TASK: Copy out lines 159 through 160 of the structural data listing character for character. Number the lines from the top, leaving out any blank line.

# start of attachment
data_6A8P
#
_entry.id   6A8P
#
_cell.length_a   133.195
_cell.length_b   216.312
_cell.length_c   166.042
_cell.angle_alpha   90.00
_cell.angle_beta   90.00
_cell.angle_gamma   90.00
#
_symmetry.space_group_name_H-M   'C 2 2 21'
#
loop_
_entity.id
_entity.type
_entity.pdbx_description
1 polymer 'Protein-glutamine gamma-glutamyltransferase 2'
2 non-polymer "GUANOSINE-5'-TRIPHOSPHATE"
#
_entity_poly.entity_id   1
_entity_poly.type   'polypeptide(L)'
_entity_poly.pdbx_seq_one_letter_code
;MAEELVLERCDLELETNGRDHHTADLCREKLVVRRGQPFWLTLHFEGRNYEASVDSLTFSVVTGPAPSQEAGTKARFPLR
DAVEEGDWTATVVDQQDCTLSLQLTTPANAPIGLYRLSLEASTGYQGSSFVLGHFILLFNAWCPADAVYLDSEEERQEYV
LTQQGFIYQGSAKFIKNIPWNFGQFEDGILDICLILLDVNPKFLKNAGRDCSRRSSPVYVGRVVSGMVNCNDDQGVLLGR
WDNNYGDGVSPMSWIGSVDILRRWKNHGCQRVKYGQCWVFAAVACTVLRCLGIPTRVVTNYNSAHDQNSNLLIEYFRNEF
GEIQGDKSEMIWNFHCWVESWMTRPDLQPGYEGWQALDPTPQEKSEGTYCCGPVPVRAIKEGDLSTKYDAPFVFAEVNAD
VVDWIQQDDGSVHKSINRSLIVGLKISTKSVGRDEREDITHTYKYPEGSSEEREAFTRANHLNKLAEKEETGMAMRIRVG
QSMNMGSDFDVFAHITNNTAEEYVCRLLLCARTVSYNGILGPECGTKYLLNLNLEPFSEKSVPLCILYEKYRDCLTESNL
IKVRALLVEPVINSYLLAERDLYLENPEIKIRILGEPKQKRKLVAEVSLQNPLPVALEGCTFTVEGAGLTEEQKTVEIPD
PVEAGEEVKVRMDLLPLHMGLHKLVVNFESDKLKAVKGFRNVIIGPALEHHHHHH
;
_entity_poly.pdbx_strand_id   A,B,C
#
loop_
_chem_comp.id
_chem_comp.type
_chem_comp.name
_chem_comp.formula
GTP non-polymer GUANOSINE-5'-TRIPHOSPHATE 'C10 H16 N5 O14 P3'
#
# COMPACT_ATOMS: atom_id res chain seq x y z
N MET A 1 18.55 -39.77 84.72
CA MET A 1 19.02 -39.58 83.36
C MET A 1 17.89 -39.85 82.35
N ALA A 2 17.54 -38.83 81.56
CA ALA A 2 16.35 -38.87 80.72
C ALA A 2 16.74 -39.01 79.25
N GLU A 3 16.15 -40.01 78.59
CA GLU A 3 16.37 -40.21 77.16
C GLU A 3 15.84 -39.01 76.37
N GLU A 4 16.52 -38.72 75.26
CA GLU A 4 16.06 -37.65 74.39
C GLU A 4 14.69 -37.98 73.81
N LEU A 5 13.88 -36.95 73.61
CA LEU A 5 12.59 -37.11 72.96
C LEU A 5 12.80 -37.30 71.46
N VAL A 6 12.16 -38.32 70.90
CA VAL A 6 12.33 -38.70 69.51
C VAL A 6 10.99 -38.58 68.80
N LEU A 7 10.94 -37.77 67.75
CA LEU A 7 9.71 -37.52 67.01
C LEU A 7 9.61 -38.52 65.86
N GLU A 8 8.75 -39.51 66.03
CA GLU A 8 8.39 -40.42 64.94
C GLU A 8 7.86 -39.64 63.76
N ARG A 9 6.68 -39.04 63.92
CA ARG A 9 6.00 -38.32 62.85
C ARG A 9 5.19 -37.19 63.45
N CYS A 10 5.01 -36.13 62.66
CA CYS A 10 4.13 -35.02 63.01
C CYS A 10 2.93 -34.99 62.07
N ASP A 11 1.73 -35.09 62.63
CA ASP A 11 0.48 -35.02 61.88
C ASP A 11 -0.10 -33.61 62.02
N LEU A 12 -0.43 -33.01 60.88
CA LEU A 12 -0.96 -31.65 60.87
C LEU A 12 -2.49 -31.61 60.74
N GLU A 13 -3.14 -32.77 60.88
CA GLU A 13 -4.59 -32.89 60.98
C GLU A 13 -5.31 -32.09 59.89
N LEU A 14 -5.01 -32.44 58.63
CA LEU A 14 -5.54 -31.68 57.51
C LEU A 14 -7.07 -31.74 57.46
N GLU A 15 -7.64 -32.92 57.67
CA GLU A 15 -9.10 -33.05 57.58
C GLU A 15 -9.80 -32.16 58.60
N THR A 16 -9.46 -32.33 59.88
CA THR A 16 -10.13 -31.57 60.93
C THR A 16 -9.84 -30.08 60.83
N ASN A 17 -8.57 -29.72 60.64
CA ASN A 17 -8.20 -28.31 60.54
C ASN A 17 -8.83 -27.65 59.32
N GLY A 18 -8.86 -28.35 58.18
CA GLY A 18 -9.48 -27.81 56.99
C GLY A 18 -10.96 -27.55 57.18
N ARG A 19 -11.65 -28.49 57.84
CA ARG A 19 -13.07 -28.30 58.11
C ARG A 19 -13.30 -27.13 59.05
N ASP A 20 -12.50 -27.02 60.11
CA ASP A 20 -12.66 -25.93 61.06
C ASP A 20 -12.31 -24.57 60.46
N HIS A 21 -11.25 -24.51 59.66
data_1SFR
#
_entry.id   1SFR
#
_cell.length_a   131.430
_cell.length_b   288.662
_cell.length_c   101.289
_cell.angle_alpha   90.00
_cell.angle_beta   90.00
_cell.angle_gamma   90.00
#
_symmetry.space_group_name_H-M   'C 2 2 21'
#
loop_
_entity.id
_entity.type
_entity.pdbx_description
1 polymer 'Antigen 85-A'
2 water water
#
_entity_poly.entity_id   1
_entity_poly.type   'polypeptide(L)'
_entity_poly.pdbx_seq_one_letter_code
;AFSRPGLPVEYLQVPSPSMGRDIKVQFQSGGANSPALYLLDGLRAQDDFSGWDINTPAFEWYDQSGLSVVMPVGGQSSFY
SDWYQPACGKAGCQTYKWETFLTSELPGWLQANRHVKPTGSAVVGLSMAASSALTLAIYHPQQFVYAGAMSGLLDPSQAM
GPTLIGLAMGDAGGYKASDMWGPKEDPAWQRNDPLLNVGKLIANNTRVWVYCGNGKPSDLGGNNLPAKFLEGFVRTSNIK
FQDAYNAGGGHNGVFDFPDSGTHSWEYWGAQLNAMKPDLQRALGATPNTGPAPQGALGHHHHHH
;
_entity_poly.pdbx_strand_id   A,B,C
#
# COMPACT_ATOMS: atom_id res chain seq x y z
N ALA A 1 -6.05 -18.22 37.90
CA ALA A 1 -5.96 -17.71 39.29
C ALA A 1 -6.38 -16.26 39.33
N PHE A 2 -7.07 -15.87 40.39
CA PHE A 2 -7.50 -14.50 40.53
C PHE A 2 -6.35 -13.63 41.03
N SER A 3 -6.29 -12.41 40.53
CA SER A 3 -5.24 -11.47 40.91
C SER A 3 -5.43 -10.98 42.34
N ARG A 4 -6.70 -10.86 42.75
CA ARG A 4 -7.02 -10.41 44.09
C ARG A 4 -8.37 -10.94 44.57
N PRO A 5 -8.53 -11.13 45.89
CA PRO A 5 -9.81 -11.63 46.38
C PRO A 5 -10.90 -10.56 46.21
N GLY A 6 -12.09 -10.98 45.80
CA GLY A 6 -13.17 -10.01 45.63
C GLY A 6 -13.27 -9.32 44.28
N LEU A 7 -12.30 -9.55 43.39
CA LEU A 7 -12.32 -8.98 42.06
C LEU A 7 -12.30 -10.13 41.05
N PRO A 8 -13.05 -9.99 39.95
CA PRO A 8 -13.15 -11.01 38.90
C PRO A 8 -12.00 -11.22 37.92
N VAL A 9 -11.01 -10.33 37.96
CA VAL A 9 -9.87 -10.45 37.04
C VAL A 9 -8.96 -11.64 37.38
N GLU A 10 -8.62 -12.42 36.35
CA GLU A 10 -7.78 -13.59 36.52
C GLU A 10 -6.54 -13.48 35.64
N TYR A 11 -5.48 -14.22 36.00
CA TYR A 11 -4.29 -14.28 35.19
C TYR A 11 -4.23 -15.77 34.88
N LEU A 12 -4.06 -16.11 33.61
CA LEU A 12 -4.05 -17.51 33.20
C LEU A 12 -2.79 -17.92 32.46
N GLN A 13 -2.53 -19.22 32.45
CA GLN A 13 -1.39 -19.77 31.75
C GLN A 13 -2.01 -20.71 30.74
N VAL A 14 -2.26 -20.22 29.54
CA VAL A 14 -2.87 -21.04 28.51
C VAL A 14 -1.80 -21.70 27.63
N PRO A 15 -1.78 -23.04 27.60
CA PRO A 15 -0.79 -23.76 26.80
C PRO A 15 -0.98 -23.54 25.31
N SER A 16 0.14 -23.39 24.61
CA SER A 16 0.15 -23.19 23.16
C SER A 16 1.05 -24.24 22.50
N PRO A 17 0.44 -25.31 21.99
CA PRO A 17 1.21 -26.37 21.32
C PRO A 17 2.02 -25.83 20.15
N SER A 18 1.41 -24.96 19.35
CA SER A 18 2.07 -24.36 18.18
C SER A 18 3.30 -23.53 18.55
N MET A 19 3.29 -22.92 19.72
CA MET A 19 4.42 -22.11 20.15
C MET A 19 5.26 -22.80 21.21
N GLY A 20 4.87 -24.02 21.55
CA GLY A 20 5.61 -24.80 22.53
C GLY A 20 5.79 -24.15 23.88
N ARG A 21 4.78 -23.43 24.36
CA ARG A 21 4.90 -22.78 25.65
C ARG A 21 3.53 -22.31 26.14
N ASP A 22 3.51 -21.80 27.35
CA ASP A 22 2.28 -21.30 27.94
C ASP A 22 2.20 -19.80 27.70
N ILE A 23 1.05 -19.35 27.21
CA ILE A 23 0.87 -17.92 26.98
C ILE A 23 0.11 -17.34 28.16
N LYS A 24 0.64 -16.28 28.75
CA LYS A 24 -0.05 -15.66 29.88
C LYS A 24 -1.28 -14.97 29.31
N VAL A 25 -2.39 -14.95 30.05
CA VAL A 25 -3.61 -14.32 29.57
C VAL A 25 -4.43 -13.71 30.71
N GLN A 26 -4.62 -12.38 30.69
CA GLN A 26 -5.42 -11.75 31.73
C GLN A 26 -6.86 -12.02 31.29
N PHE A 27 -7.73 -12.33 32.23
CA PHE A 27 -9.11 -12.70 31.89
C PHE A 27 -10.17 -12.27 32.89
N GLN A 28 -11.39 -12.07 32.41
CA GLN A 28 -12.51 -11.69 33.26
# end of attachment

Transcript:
C PRO A 8 -12.00 -11.22 37.92
N VAL A 9 -11.01 -10.33 37.96